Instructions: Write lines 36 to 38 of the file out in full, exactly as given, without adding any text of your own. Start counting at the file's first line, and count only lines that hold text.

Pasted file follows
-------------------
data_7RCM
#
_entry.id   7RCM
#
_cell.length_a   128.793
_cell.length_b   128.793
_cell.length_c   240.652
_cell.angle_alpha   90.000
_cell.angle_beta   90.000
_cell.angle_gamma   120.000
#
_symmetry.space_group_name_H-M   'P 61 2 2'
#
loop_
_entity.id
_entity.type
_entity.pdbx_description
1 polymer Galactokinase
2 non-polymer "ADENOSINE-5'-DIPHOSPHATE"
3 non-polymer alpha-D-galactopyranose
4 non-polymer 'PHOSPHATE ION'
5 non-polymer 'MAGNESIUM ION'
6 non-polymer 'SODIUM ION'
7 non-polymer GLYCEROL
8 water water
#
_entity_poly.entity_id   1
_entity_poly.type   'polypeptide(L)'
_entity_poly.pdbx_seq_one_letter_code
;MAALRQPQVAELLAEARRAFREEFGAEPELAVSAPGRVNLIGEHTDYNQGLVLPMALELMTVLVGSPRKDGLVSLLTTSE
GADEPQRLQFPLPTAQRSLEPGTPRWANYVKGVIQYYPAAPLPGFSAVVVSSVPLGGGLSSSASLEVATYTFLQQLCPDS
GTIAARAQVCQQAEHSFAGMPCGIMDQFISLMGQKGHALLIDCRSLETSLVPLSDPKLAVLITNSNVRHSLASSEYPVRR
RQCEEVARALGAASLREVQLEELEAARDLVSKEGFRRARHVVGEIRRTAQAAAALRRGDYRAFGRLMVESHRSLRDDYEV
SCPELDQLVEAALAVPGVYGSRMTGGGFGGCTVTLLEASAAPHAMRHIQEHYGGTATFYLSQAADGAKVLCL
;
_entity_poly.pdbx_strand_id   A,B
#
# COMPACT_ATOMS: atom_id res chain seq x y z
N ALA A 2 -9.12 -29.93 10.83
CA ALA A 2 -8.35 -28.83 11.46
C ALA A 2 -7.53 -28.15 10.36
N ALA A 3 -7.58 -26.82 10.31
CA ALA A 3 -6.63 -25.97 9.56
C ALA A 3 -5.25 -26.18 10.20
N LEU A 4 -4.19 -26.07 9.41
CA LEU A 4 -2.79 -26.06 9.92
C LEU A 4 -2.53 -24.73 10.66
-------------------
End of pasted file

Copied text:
_entity_poly.pdbx_strand_id   A,B
#
# COMPACT_ATOMS: atom_id res chain seq x y z